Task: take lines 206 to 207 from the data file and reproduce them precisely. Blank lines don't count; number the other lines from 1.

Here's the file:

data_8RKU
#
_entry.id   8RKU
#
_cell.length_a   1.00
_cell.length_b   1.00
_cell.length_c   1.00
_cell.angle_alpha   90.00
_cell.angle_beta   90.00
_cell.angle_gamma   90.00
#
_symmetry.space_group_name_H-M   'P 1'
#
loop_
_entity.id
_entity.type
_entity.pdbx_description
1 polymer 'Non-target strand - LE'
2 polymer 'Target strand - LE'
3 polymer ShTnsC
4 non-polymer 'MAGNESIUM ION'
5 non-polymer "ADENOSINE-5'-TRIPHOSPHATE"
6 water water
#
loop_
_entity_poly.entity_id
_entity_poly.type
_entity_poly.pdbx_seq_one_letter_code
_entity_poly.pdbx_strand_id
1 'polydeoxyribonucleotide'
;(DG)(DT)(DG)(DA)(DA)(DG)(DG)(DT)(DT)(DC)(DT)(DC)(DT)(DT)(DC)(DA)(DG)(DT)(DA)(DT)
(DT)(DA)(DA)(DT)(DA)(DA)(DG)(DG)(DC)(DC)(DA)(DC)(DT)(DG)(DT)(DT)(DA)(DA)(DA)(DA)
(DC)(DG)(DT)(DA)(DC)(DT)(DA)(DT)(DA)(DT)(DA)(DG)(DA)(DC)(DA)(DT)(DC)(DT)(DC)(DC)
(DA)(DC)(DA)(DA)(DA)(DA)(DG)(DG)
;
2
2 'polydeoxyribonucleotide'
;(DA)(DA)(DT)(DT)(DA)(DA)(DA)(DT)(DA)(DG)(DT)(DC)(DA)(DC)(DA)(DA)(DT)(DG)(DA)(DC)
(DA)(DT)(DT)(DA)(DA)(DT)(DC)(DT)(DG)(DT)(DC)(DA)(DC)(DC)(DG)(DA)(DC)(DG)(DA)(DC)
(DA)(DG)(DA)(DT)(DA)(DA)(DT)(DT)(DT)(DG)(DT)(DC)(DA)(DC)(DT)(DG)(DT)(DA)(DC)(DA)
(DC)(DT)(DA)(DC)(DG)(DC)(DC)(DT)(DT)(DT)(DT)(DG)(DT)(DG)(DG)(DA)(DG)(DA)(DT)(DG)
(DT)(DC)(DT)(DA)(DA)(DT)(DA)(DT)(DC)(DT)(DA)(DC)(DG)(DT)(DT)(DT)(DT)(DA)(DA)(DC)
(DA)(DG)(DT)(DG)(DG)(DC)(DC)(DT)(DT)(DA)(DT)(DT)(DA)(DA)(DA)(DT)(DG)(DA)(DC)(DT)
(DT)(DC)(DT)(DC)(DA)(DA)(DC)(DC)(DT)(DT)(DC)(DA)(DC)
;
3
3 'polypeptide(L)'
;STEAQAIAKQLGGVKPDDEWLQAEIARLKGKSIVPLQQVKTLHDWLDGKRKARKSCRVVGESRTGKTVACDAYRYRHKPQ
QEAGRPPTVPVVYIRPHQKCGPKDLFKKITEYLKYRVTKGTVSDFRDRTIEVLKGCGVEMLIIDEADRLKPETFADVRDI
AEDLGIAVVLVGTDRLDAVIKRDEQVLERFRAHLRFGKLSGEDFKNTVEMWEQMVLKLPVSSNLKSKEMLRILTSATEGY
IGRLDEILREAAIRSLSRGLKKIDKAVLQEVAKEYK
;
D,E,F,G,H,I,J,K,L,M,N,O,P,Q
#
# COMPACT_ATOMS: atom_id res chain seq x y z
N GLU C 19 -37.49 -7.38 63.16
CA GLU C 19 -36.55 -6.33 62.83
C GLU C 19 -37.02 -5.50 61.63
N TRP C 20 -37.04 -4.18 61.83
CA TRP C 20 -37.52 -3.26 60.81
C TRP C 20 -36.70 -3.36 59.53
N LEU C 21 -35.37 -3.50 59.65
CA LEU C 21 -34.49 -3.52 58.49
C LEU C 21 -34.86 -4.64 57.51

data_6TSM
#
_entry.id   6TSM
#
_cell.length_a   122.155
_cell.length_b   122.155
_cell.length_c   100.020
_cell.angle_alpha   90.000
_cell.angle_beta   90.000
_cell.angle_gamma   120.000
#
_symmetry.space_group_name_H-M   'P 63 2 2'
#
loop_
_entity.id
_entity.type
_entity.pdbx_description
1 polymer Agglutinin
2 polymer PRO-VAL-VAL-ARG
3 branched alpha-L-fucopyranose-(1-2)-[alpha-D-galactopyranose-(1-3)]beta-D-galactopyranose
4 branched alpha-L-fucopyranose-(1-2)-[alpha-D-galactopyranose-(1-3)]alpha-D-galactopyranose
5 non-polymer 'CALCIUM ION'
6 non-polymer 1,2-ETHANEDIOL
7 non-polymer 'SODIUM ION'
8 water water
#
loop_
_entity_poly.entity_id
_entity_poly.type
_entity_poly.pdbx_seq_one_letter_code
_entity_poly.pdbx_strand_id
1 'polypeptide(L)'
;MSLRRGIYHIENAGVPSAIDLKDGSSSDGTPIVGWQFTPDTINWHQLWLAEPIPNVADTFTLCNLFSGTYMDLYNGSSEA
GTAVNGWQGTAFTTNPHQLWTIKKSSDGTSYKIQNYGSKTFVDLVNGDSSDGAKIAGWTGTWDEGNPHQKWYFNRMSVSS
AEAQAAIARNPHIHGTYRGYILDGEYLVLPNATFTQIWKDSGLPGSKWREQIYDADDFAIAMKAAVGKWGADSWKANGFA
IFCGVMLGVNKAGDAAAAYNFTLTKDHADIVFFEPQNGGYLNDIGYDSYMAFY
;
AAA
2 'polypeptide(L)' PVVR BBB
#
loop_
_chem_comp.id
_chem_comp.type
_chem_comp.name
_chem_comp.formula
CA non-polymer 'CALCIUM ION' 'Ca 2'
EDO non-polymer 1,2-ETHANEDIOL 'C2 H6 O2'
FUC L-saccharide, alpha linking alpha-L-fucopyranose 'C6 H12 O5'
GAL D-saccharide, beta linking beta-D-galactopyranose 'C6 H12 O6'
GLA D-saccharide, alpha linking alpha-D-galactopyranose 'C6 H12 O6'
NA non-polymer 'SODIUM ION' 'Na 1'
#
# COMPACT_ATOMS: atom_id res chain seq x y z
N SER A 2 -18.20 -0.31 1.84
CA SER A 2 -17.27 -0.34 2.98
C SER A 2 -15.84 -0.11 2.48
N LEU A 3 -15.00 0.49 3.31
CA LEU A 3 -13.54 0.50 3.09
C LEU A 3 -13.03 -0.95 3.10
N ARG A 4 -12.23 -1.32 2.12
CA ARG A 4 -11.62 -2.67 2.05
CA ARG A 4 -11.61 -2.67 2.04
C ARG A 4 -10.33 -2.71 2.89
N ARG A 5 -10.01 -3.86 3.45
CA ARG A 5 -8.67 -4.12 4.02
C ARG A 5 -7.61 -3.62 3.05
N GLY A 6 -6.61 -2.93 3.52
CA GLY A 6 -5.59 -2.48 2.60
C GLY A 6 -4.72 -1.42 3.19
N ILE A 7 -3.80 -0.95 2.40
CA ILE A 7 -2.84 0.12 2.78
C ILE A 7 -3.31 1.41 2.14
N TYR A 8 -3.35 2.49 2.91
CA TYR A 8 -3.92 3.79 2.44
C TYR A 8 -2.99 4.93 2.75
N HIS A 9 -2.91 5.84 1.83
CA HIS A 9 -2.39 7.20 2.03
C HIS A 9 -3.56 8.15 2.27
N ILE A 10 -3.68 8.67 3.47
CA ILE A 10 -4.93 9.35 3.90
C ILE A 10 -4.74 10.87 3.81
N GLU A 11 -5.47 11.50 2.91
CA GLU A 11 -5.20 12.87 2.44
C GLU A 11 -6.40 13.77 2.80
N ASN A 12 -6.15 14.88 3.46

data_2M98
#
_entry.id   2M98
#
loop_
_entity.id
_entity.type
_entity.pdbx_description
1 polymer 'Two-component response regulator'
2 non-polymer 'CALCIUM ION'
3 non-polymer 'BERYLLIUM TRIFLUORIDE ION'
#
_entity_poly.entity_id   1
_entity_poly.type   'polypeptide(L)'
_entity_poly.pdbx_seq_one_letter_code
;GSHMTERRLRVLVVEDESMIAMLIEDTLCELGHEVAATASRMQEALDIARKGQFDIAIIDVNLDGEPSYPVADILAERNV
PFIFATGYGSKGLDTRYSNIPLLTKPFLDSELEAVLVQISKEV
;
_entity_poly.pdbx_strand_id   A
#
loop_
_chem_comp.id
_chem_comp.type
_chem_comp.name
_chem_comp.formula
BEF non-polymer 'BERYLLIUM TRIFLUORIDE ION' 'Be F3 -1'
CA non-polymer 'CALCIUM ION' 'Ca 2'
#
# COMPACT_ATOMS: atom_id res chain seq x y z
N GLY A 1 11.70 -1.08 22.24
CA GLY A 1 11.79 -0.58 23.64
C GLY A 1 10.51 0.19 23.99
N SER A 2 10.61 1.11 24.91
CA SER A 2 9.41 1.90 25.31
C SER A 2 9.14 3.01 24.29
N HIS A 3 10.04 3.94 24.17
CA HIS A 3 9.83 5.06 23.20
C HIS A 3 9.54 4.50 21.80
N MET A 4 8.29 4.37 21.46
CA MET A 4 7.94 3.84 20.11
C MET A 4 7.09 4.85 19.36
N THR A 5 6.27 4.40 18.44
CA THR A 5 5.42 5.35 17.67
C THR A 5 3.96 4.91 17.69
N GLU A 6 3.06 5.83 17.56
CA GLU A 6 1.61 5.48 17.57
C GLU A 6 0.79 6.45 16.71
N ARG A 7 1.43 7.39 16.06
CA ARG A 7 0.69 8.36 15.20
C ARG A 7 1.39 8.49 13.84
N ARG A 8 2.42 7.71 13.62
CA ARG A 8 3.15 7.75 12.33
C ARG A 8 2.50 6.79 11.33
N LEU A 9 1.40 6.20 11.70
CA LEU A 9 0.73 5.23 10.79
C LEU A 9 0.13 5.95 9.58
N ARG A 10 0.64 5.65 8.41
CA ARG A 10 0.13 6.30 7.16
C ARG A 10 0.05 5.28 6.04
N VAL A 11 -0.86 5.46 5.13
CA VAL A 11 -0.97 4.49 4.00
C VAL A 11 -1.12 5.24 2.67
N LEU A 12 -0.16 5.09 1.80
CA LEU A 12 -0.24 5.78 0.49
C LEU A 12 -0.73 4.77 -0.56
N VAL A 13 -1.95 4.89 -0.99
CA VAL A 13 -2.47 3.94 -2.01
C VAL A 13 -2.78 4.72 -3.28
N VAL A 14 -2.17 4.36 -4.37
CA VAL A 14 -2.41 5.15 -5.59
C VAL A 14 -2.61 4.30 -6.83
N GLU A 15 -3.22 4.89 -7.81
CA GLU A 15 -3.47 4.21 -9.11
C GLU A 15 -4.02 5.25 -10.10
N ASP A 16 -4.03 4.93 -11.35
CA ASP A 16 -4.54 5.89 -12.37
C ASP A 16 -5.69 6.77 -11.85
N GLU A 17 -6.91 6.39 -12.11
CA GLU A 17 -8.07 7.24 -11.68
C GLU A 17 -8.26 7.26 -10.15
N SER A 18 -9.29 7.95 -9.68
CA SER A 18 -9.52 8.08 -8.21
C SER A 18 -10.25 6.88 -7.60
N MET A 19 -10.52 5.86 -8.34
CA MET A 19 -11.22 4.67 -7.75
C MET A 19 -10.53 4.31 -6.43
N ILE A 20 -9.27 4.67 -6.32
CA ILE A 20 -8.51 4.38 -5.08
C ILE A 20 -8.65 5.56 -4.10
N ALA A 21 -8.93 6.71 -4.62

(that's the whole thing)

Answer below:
N ARG A 10 0.64 5.65 8.41
CA ARG A 10 0.13 6.30 7.16